Tuesday, October 21, 2014

County race ends with upset, new face

By DYLAN LYSEN, Herald Staff Writer | 8/6/2014

After 14 years of service on the Franklin County Board of Commissioners, Don Stottlemire will turn over his seat to Randall Renoud in January.

Renoud, former Wellsville Elementary School principal, defeated Stottlemire in the Republican primary to represent District 5 on the board with 336 votes to Stottlmire’s 242 votes.

After 14 years of service on the Franklin County Board of Commissioners, Don Stottlemire will turn over his seat to Randall Renoud in January.

Renoud, former Wellsville Elementary School principal, defeated Stottlemire in the Republican primary to represent District 5 on the board with 336 votes to Stottlmire’s 242 votes.

Renoud did not respond to requests for comment about the election’s outcome. Stottlemire declined to comment, but expressed appreciation for the opportunity to serve Wednesday night during a county budget hearing at the Franklin County Office Annex, 1418 S. Main St., Ottawa.

While campaigning, Renoud didn’t directly comment on Stottlemire’s tenure, but said county leaders should grow while in office and have benchmarks of success to reference. He also detailed some of his plans, if elected. At a July 22 candidate forum in Ottawa, Renoud said he wants to install a zeroed-out budget plan that forces each department to start from scratch each year during budget discussions.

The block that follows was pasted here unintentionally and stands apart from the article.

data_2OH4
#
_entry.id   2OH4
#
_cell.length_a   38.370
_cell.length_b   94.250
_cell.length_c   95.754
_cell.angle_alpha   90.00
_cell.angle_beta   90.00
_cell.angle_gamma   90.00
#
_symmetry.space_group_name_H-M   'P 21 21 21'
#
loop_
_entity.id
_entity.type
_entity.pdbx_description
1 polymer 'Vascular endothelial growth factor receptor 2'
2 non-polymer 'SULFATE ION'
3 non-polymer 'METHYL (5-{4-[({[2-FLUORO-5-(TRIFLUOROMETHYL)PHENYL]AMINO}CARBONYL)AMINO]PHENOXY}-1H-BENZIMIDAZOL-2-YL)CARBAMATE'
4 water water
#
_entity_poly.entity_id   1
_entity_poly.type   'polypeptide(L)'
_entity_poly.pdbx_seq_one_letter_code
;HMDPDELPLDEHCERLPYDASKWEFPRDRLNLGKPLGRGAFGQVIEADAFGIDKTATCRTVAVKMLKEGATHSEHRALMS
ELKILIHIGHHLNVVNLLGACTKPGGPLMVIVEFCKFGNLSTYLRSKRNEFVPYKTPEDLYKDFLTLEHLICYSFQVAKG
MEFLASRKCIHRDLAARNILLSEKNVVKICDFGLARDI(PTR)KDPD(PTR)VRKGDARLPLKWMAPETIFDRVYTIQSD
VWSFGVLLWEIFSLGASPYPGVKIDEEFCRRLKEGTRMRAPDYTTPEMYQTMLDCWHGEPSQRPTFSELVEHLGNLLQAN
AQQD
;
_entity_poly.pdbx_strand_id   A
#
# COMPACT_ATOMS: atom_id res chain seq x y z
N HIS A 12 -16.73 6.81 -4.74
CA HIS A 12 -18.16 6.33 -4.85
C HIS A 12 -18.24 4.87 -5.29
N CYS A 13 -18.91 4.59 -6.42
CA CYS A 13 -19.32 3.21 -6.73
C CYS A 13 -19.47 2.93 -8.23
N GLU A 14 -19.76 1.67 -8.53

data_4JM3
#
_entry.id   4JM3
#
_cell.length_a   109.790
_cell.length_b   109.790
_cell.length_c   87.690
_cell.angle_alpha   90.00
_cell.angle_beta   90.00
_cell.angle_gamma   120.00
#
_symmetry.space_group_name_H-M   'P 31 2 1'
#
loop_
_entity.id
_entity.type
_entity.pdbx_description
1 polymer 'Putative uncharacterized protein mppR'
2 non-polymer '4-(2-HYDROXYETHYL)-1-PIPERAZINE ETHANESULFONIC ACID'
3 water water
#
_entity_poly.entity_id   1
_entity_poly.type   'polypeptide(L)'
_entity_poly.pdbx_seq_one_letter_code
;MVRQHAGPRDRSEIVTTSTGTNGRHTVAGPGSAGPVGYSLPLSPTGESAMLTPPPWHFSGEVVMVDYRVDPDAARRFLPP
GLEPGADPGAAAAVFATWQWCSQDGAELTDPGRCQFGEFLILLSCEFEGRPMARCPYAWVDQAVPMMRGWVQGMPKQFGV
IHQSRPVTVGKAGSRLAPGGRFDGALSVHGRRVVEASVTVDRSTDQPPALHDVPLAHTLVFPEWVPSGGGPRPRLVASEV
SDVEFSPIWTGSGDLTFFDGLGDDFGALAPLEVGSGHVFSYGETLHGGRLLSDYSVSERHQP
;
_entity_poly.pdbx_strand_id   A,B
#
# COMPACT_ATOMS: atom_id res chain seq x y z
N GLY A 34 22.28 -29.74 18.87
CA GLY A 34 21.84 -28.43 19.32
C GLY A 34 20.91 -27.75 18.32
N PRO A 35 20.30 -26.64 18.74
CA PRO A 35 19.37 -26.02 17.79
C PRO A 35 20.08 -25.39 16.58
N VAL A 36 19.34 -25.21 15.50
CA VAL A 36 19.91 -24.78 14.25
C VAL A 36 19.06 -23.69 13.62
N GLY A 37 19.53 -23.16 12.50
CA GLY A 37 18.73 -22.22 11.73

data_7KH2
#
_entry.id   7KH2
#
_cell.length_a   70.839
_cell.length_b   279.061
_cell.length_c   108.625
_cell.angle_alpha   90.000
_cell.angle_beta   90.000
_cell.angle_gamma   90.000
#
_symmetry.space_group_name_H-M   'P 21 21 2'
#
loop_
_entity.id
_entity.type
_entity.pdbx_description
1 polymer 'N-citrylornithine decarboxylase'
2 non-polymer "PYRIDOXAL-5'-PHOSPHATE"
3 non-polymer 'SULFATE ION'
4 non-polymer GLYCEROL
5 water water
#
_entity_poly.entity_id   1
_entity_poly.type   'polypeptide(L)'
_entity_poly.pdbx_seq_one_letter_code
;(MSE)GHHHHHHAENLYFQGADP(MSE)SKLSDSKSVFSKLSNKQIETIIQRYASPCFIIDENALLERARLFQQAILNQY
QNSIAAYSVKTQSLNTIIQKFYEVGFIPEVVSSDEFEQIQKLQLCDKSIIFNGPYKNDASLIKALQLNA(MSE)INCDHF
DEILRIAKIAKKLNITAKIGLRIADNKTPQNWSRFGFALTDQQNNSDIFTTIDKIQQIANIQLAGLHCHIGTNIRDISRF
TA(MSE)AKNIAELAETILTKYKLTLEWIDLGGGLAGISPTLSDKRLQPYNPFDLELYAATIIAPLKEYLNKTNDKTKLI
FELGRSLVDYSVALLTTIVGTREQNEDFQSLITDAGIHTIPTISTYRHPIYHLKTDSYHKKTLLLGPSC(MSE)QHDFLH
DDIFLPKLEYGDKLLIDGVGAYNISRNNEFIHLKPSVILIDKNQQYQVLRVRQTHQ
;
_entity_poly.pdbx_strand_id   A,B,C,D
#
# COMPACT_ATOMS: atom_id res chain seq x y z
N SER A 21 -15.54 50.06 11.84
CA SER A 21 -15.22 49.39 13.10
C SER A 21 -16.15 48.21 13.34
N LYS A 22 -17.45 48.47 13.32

“We take a blank piece of paper and go to each [department leader] and say, ‘Build a budget from zero,’” Renoud told the forum audience.

He stressed the importance of finding ways to use county government to help save tax payer dollars, despite constant funding cuts from the state.

“Efficiency and effectiveness are two crucial components to help create the budget,” Renoud said.

When Stottlemire joined the board of commissioners in 2000, the county was receiving about $750,000 revenue from the county’s idle funds, the incumbent said, but now only receives about $30,000. The state also pulled demand transfers from the county, which cost about $500,000, Stottlemire said. Despite the loss of revenue, he said the commissioners have challenged department heads to craft the most efficient budget possible, and they have done a great job.

“We know [the departments] got to provide the service. We know what level you have to provide the service,” Stottlemire said. “We’re giving you the challenge of being able to do it by finding the most efficient — not the cheapest — the most efficient and the best way to operate.”

But that philosophy, nor his presence and participation in many community meetings throughout District 5, apparently wasn’t enough to save the incumbent on election night.

Renoud challenged that the county hasn’t done enough to secure planned growth, better living conditions for county residents nor deal with the revenue shortcomings.

“We can make this county an unbelievable place to live for us and those who follow us,” Renoud said.

Stottlemire told The Herald in mid-July he was proud to have someone from his District to run against in the primary election, saying he was happy someone else was willing to serve.

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